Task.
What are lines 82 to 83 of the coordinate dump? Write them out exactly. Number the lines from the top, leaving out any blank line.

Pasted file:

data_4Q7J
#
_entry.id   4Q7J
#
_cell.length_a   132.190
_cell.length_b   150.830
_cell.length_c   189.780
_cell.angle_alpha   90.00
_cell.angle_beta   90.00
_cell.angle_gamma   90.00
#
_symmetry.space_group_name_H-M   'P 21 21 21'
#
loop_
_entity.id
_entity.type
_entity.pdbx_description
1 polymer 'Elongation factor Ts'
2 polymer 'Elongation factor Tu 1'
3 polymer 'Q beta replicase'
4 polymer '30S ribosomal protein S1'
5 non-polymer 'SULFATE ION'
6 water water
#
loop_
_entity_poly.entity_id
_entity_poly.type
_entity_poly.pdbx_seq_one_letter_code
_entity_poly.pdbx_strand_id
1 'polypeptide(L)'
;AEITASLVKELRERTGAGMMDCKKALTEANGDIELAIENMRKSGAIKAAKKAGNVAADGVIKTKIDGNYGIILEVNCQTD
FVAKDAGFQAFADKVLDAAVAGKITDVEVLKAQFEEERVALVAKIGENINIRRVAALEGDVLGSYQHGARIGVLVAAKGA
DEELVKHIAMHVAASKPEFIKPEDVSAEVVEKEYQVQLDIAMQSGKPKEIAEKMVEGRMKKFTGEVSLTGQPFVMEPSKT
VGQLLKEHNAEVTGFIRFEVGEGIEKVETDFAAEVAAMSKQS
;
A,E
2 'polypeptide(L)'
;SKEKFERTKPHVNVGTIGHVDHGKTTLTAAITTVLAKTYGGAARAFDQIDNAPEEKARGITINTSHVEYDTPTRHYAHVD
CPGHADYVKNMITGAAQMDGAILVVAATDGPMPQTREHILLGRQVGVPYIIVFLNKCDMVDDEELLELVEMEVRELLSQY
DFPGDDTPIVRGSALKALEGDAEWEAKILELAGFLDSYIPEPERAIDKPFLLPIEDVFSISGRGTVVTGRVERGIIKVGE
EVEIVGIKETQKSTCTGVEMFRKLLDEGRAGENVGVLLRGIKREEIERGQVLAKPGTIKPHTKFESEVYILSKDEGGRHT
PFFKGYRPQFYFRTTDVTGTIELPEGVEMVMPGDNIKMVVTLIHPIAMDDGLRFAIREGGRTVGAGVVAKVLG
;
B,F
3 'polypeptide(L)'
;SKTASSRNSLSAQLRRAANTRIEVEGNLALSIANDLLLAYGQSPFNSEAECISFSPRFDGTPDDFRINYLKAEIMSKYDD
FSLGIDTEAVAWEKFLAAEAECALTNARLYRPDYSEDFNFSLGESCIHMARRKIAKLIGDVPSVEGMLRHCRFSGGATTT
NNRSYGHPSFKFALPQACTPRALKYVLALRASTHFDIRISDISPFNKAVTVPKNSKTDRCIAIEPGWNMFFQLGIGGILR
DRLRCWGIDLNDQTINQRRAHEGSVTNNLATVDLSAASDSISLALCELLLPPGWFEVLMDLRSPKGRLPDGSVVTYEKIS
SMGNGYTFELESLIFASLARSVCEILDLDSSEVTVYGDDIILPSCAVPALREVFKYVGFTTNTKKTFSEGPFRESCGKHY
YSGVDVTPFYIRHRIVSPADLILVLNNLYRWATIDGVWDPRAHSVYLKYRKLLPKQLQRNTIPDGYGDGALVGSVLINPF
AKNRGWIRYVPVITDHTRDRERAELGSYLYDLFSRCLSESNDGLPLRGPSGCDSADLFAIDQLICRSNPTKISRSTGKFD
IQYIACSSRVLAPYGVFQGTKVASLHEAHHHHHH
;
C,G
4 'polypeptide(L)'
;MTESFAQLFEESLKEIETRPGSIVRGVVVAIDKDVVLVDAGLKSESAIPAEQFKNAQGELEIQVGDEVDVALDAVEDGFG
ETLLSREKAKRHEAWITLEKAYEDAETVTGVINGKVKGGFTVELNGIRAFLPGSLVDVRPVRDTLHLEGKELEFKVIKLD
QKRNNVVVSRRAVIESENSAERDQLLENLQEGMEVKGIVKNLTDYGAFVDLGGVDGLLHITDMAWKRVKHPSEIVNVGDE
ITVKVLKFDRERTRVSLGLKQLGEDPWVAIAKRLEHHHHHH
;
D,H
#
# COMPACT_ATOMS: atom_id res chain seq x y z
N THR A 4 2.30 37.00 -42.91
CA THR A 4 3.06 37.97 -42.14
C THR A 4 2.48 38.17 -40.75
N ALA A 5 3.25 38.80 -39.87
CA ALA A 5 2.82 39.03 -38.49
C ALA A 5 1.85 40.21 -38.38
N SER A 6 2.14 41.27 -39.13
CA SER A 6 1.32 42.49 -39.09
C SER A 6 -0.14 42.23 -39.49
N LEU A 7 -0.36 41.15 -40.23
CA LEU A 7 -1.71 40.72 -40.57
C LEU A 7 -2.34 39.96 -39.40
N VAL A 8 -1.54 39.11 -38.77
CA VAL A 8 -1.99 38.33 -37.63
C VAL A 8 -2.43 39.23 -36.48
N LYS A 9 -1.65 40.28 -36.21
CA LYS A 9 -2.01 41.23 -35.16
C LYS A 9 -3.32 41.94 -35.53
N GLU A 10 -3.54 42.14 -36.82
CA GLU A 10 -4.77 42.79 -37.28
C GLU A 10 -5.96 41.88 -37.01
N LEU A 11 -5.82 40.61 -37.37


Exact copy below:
C LYS A 9 -3.32 41.94 -35.53
N GLU A 10 -3.54 42.14 -36.82